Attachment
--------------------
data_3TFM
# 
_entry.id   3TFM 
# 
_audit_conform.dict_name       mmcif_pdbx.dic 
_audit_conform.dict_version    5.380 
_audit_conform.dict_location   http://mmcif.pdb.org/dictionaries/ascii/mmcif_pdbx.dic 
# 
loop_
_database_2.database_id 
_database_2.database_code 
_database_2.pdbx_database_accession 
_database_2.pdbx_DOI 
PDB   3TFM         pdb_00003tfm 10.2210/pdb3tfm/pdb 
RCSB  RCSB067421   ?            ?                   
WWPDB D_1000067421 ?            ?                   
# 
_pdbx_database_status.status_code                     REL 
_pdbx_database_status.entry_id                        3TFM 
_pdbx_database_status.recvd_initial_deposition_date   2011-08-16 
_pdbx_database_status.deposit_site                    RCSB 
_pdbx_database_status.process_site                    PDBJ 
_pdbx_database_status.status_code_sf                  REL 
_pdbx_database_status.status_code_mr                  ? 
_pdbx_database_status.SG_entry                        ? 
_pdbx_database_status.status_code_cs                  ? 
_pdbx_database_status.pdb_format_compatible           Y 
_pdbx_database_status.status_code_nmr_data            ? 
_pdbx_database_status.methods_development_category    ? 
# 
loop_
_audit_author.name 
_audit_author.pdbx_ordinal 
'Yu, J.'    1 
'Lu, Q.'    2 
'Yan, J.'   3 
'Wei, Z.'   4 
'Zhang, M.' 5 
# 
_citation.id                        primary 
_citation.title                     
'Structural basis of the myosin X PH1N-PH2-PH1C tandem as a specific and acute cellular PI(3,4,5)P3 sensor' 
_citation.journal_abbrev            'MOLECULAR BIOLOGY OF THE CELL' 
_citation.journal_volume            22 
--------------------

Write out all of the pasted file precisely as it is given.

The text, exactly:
data_3TFM
# 
_entry.id   3TFM 
# 
_audit_conform.dict_name       mmcif_pdbx.dic 
_audit_conform.dict_version    5.380 
_audit_conform.dict_location   http://mmcif.pdb.org/dictionaries/ascii/mmcif_pdbx.dic 
# 
loop_
_database_2.database_id 
_database_2.database_code 
_database_2.pdbx_database_accession 
_database_2.pdbx_DOI 
PDB   3TFM         pdb_00003tfm 10.2210/pdb3tfm/pdb 
RCSB  RCSB067421   ?            ?                   
WWPDB D_1000067421 ?            ?                   
# 
_pdbx_database_status.status_code                     REL 
_pdbx_database_status.entry_id                        3TFM 
_pdbx_database_status.recvd_initial_deposition_date   2011-08-16 
_pdbx_database_status.deposit_site                    RCSB 
_pdbx_database_status.process_site                    PDBJ 
_pdbx_database_status.status_code_sf                  REL 
_pdbx_database_status.status_code_mr                  ? 
_pdbx_database_status.SG_entry                        ? 
_pdbx_database_status.status_code_cs                  ? 
_pdbx_database_status.pdb_format_compatible           Y 
_pdbx_database_status.status_code_nmr_data            ? 
_pdbx_database_status.methods_development_category    ? 
# 
loop_
_audit_author.name 
_audit_author.pdbx_ordinal 
'Yu, J.'    1 
'Lu, Q.'    2 
'Yan, J.'   3 
'Wei, Z.'   4 
'Zhang, M.' 5 
# 
_citation.id                        primary 
_citation.title                     
'Structural basis of the myosin X PH1N-PH2-PH1C tandem as a specific and acute cellular PI(3,4,5)P3 sensor' 
_citation.journal_abbrev            'MOLECULAR BIOLOGY OF THE CELL' 
_citation.journal_volume            22 